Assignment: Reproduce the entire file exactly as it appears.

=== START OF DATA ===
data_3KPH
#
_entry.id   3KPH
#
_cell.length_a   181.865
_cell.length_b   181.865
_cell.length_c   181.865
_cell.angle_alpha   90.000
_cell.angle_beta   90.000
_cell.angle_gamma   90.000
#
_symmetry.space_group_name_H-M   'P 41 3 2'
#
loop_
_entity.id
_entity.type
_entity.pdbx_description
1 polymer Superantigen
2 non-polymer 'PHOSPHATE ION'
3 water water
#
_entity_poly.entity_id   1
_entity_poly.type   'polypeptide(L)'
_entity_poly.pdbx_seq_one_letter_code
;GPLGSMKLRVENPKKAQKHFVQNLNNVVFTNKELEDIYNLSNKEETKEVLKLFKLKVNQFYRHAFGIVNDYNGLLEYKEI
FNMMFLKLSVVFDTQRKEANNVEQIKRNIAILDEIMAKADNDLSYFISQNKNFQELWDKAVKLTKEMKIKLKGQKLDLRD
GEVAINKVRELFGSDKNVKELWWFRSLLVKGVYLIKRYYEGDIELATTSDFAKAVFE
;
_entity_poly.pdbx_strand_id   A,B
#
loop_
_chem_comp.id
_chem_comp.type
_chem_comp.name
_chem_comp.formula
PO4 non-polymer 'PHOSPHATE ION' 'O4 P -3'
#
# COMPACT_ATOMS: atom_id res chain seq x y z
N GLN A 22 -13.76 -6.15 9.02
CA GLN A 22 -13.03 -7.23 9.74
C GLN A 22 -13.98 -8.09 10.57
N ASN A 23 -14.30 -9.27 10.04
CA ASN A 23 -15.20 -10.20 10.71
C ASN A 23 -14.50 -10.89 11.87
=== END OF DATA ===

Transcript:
data_3KPH
#
_entry.id   3KPH
#
_cell.length_a   181.865
_cell.length_b   181.865
_cell.length_c   181.865
_cell.angle_alpha   90.000
_cell.angle_beta   90.000
_cell.angle_gamma   90.000
#
_symmetry.space_group_name_H-M   'P 41 3 2'
#
loop_
_entity.id
_entity.type
_entity.pdbx_description
1 polymer Superantigen
2 non-polymer 'PHOSPHATE ION'
3 water water
#
_entity_poly.entity_id   1
_entity_poly.type   'polypeptide(L)'
_entity_poly.pdbx_seq_one_letter_code
;GPLGSMKLRVENPKKAQKHFVQNLNNVVFTNKELEDIYNLSNKEETKEVLKLFKLKVNQFYRHAFGIVNDYNGLLEYKEI
FNMMFLKLSVVFDTQRKEANNVEQIKRNIAILDEIMAKADNDLSYFISQNKNFQELWDKAVKLTKEMKIKLKGQKLDLRD
GEVAINKVRELFGSDKNVKELWWFRSLLVKGVYLIKRYYEGDIELATTSDFAKAVFE
;
_entity_poly.pdbx_strand_id   A,B
#
loop_
_chem_comp.id
_chem_comp.type
_chem_comp.name
_chem_comp.formula
PO4 non-polymer 'PHOSPHATE ION' 'O4 P -3'
#
# COMPACT_ATOMS: atom_id res chain seq x y z
N GLN A 22 -13.76 -6.15 9.02
CA GLN A 22 -13.03 -7.23 9.74
C GLN A 22 -13.98 -8.09 10.57
N ASN A 23 -14.30 -9.27 10.04
CA ASN A 23 -15.20 -10.20 10.71
C ASN A 23 -14.50 -10.89 11.87